Since diagnosis of MLL is challenging owing to inconsistent clinical presentation, imaging investigations are very useful. Radiological findings are characterized by the presence of nonspecific and noncalcified soft-tissue mass. Meanwhile, US scan may reveal hyperechoic (blood-predominant) or anechoic (lymph-predominant) images depending on the age and predominant content of the lesion. A heterogeneous image with irregular margins and lobular shape may be seen in lesions less than 1 month old. For lesions older than 1 month, a homogeneous image with smooth margins and flat or fusiform shape may be seen. MRI scan shows soft-tissue contrast enhancement [4, 10]. Hence, it is the modality of choice in the evaluation of MLL. Due to financial constraints and lack of equipment such as MRI in our setting, the diagnosis was done on the basis of clinical and skull x-ray assessment.

In this case, the conjunctival chemosis and blurred vision may be explained by the conjunctival and probably corneal infiltration of swelling and the inflammatory reaction. To the best of our knowledge, this is the first case of MLL of scalp with eye involvement reported in the literature.

This case was managed with percutaneous drainage and compression bandage. An antibiotic therapy was added to this approach. Currently, there is no accepted management approach for MLL. A variety of conservative and surgical options exist. This may be a stage-based or an individualized management approach. Objectives of management include drainage of the hemolymphatic liquid for resolving the contour deformity and allowing the apposition of lesion walls, debridement for removing necrotic tissues or mature capsule in chronic lesions, and meticulous dead space management to prevent recurrence by facilitating long-term adhesion of lesion walls either by fibrosis or using surgical apposition techniques [11, 12]. In addition to that, a definitive management of associated injuries should be done.

Recently, a new management algorithm was proposed and appeared to be a rational approach [11]. It recommends the distinction of lesions into acute and chronic. An absolute surgical exploration is indicated in the case of acute MLL with open fracture associated with lesion, skin necrosis, and infection. This approach may also be indicated in the case of failure of nonsurgical approach, in chronic symptomatic lesions, and when the lesion is in association with a closed fracture requiring open fixation [11]. Complications associated with MLL occur often as a result of delayed or incorrect diagnosis. Progressive expansion of untreated lesions can cause pressure necrosis of overlying skin. This can result in large areas of skin breakdown and leave underlying fractures exposed [12].

In conclusion, MLL is a rare condition found after a trauma and can lead to infection, skin necrosis, or chronic encapsulated hemolymphatic liquid effusion. This is a rare presentation of MLL with conjunctival chemosis. Diagnosis of MLL can be made on the basis of clinical and radiological examination. Its diagnosis and treatment are often delayed because they involve internal degloving without surface penetration. Image-guided diagnosis and management is a challenge for health facilities in poor settings.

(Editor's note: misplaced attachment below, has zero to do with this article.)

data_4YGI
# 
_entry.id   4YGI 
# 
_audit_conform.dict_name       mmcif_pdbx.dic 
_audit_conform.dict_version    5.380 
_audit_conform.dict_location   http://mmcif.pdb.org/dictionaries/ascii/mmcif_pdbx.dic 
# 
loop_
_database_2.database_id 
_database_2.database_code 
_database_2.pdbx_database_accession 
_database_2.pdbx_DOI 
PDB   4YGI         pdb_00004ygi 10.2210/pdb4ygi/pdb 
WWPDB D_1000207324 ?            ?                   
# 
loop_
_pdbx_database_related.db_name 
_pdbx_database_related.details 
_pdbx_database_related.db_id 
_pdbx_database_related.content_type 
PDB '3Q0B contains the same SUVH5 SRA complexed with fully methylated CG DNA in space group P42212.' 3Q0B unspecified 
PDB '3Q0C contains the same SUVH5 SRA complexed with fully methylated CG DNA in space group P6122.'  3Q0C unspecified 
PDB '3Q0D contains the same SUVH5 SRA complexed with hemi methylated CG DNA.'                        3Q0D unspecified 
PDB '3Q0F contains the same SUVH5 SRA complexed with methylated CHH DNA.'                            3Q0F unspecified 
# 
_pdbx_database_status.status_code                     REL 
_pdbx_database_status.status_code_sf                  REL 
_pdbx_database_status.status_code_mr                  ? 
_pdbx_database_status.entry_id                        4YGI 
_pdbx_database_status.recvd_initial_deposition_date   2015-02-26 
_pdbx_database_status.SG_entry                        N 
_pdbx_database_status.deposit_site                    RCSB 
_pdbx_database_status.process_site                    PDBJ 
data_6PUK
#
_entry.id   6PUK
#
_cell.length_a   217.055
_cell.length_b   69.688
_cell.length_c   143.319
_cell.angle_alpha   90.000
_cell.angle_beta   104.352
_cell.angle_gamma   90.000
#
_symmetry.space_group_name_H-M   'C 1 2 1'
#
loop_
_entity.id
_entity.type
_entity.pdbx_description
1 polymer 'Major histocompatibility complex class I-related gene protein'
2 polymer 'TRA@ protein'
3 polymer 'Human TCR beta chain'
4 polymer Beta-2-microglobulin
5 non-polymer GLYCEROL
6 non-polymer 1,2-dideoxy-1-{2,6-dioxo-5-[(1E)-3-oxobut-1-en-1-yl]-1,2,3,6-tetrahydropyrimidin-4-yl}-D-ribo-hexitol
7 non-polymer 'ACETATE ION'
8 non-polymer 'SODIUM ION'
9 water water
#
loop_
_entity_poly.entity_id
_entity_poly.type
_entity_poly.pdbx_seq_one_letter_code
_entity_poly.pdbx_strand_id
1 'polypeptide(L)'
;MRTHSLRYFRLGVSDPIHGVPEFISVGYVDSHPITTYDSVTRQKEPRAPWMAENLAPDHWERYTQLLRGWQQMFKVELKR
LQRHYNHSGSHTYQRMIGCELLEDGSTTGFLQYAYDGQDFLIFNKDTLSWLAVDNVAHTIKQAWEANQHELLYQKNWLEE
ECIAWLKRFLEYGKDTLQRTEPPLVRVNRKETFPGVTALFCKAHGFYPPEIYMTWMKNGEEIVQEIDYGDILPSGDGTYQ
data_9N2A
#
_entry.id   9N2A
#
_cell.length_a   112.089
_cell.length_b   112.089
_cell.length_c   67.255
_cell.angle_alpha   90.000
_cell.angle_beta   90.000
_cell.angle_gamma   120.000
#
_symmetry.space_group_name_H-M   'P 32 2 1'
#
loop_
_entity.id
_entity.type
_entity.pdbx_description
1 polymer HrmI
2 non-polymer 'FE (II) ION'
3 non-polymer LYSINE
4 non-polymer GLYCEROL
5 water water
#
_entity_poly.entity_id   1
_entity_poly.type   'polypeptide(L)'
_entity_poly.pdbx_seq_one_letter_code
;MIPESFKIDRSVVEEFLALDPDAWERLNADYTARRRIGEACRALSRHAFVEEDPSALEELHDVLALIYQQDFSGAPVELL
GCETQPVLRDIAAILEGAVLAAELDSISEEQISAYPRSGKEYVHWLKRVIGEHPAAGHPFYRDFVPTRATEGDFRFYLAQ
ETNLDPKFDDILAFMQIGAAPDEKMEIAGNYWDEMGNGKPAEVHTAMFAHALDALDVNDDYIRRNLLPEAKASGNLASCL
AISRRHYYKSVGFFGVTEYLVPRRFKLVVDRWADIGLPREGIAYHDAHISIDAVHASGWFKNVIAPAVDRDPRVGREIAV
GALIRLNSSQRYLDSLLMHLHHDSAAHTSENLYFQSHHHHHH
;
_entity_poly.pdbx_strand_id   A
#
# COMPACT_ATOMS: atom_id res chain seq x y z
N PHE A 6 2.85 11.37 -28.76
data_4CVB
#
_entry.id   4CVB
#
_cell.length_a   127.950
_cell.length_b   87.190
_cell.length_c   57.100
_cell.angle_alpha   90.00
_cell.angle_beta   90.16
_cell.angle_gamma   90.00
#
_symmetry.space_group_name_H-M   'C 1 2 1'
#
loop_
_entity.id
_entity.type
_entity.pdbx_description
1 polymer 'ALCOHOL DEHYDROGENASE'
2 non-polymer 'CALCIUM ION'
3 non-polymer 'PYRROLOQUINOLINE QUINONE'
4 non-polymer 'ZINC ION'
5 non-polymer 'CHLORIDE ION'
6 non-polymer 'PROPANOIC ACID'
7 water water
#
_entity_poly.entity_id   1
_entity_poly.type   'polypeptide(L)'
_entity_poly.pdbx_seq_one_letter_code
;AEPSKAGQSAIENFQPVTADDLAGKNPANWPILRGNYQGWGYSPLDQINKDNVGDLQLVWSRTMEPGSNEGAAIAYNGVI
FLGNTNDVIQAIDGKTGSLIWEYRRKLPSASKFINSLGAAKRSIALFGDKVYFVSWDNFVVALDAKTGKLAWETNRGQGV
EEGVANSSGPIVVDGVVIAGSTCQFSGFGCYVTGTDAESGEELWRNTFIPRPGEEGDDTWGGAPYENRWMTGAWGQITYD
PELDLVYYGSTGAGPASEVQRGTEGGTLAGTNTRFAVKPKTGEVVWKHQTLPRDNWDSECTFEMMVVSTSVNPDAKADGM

Availability of data and material

The datasets used and/or analyzed during the current study are available from the corresponding author on reasonable request.



Morel-Lavallée lesion


Magnetic resonance imaging


White blood cells


Packed red blood cells


Ultrasound scan


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Authors and Affiliations



GKB and CKM participated in the design of the case report, acquired data, documented the case, and drafted the manuscript. MM participated in the documentation of the case. All authors read and approved the submitted manuscript.

Corresponding author

Correspondence to Gabriel Kambale Bunduki.

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The Ethics Committee of North-Kivu approved the publication of this case.

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Written informed consent was obtained from the patient’s legal guardian(s) for publication of this case report and accompanying images. A copy of the written consent is available for review by the Editor-in-Chief of this journal.

Competing interests

The author GKB reports support from the Else-Kroner-Fresenius Stiftung through the BEBUC Excellence Scholarship, and KMC reports a grant of the Association for Health Innovation in Africa (AFHIA), a research-based NGO. All the grants reported are outside of the submitted work. The authors declare that they have no competing interests.

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Masumbuko, C.K., Bunduki, G.K. & Mumbere, M. Huge scalp Morel-Lavallée lesion with eye involvement in a 3-year-old girl: a case report. J Med Case Reports 15, 383 (2021).